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Middlemen hurting farmers’ access to markets

By Alex Wachira
Potato farmers Paul Nabu Gikuni (left) and Stephen Wanyoike with an extended sack of potatoes at Soko Mjinga market along the Nairobi-Nakuru highway. (Nanjinia Wamuswa, Standard)

 

After a good yield, a farmer who is not well connected in selling their produce may seek help from a middleman or broker.

The middlemen act as a link between the farmer and the city vendors.

Farmers incur heavy losses when a product is in surplus in the market. Brokers buy their produce at lower prices, making them record losses.

Speaking to Mt Kenya Star, middleman Dedan Mungai said brokers provide feedback to the producers about the market for free. This influences the number of acreage farmers put under cultivation in a given season.

“The middlemen know the farmers better than the agricultural officers who hardly move across the counties. We share vital information with the farmers at no cost. Sometimes we inform them to either increase or decrease the acreage depending on what we have seen in the market,” he said in Lanet.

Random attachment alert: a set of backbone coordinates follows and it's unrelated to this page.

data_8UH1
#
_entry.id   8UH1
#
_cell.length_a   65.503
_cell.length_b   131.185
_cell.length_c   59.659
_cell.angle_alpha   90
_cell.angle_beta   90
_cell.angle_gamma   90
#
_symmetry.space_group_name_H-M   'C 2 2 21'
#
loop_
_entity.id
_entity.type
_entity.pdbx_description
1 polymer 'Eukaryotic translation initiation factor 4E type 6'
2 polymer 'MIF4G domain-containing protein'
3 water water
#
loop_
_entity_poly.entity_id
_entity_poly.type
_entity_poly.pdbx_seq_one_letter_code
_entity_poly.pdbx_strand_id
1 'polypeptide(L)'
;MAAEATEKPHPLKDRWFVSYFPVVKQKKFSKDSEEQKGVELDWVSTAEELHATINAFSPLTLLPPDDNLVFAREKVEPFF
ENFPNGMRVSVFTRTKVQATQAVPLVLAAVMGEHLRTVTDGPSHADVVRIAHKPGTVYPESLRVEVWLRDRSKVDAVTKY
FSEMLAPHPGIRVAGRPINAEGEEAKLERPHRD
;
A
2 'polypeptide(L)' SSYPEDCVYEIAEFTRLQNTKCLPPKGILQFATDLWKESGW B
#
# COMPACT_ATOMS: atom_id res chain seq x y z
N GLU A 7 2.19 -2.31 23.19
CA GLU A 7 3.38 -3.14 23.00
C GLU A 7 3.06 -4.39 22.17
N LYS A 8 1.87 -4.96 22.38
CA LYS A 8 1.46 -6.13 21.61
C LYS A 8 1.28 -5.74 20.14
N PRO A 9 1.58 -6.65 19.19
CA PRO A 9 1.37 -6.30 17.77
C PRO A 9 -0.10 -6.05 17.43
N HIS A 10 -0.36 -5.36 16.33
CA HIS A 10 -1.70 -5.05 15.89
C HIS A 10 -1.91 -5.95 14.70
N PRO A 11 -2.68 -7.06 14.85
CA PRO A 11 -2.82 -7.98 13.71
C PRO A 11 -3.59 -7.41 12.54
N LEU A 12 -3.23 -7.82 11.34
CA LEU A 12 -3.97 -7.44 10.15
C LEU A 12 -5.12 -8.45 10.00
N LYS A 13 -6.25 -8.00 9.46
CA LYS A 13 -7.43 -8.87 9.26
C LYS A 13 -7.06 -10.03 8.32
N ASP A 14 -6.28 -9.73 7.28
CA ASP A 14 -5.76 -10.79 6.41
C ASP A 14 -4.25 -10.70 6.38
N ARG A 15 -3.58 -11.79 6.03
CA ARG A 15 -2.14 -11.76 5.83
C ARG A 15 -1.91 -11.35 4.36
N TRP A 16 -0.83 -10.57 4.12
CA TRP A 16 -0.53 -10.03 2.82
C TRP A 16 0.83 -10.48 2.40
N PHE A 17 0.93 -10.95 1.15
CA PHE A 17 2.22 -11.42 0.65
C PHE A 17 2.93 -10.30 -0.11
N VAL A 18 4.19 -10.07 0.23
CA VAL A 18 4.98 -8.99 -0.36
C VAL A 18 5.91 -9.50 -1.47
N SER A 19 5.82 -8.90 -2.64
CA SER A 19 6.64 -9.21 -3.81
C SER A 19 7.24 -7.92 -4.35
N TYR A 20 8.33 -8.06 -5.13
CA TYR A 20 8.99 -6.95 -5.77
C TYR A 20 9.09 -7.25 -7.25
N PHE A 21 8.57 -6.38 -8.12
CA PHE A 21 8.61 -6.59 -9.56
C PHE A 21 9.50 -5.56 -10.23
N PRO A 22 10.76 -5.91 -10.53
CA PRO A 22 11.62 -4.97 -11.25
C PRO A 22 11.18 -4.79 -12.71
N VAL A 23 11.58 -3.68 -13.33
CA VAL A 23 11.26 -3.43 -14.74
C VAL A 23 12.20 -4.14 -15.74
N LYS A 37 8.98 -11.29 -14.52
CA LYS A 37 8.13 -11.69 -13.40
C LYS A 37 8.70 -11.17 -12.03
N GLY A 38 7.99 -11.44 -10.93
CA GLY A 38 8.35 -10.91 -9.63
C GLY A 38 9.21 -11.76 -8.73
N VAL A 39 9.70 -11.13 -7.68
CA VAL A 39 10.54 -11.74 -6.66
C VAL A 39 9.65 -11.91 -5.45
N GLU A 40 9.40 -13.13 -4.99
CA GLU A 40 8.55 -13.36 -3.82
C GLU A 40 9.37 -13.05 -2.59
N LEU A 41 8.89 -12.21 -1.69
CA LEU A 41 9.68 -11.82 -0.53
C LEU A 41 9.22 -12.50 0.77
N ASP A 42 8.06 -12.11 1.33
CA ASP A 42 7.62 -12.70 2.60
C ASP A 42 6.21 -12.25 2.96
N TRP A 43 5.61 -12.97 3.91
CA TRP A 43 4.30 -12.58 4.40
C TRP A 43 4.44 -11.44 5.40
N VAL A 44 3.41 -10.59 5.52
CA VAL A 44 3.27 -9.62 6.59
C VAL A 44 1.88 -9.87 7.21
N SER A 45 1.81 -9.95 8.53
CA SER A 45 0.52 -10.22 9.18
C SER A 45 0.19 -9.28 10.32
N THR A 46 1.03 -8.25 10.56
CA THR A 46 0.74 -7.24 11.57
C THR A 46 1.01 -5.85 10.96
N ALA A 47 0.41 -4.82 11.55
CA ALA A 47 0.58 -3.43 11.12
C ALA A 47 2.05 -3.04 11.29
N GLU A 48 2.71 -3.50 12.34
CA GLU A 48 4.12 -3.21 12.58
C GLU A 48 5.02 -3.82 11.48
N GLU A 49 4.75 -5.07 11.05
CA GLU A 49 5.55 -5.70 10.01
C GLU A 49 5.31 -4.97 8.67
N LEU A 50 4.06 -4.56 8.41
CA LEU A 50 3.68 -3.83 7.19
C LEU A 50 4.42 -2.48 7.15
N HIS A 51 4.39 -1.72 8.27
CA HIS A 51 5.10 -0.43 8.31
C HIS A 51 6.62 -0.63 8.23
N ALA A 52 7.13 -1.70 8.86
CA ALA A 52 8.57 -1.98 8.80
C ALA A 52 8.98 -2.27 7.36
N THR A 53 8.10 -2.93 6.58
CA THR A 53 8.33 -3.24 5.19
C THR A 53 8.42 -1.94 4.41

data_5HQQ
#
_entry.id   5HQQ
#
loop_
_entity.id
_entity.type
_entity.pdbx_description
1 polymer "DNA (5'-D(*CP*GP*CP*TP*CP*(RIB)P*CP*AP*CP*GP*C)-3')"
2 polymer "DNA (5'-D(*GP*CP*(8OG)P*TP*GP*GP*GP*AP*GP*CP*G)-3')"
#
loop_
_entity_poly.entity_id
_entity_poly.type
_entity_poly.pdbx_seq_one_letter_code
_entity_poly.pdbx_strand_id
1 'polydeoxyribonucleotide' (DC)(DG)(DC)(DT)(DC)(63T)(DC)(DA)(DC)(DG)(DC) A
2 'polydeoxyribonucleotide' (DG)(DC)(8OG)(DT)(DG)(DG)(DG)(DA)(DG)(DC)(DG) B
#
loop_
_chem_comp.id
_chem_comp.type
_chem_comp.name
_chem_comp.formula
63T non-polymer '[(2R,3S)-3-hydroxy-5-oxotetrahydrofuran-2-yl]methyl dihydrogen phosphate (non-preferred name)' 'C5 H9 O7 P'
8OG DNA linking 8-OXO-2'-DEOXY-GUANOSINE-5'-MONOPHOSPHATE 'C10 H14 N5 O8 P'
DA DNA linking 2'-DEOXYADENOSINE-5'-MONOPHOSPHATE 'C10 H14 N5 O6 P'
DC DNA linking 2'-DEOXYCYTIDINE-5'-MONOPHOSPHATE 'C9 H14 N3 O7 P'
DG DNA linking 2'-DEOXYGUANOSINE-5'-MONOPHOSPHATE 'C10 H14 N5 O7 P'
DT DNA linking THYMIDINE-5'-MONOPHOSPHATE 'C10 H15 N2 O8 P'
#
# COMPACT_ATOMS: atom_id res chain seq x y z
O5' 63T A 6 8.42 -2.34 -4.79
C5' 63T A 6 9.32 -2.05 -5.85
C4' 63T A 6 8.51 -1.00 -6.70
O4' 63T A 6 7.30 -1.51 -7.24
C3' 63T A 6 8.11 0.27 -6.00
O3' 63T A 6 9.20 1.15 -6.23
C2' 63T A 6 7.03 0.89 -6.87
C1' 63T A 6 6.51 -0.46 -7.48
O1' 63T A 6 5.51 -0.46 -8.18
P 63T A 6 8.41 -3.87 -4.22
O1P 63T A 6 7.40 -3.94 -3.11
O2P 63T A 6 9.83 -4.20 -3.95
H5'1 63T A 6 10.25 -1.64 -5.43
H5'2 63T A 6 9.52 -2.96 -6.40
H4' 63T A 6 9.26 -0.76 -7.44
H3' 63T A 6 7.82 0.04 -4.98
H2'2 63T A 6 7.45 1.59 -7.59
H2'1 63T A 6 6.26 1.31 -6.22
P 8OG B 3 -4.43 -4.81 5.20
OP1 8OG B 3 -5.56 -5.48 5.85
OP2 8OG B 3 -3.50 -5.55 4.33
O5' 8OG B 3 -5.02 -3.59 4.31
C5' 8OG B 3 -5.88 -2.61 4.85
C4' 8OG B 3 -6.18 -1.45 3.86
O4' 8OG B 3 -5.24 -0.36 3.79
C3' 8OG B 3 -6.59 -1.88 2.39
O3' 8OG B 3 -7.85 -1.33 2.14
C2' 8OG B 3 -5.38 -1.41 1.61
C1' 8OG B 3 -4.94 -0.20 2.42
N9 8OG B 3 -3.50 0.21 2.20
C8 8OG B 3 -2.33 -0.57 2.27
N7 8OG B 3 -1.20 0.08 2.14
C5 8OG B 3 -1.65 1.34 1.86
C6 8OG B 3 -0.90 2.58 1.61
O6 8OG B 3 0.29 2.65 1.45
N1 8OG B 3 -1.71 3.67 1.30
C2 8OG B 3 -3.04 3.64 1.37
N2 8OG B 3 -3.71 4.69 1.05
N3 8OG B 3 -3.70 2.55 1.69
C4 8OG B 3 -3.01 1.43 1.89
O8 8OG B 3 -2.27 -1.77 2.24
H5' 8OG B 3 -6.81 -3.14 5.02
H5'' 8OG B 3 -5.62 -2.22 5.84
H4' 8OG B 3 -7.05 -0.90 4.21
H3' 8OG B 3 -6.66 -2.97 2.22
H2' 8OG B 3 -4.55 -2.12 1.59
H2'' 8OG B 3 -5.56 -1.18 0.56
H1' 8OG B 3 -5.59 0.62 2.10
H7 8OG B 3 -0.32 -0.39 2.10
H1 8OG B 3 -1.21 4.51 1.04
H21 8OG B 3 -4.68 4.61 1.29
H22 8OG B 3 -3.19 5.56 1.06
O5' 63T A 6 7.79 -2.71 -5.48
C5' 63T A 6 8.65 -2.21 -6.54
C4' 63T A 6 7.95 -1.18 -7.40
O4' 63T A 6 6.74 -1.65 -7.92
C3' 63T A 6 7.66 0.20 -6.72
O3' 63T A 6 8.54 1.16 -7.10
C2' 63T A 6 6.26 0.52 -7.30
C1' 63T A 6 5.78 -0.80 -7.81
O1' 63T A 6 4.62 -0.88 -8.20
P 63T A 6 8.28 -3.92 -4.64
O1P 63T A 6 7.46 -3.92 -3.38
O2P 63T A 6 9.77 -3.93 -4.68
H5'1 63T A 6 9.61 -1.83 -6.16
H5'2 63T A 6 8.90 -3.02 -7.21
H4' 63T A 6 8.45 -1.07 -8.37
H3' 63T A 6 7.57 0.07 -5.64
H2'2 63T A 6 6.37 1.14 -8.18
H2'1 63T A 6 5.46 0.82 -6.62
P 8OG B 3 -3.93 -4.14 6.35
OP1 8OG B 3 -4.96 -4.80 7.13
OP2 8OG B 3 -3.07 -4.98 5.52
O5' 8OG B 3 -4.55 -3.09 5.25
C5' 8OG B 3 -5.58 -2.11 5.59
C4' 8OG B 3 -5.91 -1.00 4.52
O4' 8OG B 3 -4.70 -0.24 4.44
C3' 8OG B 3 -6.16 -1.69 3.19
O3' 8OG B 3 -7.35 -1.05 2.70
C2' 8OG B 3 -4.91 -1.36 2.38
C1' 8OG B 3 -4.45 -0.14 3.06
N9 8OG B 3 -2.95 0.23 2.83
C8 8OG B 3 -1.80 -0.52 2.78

Mungai added that they play a crucial role across the supply chain and pay farmers immediately, compared to the government.

Brokers argue that they get their goods to the market, despite the poor state of road networks in most parts of the country.

“At times we get stuck for days and the perishable goods go to waste, forcing us to incur huge losses that are never compensated,” Mungai added.

Meanwhile, innovation has led to apps for food supply such as Twiga Foods that buys and delivers farmers’ produce to medium-sized vendors, often in cities.

The app cuts the need for a middleman who eats into the farmers’ profit by buying products from them at low prices and selling at a high cost.  

The app has changed how farmers sell their produce to the market and can practice farming as an economic activity with good returns.

The farmer can log on the app and notify the company when their produce is ready for harvesting.

 

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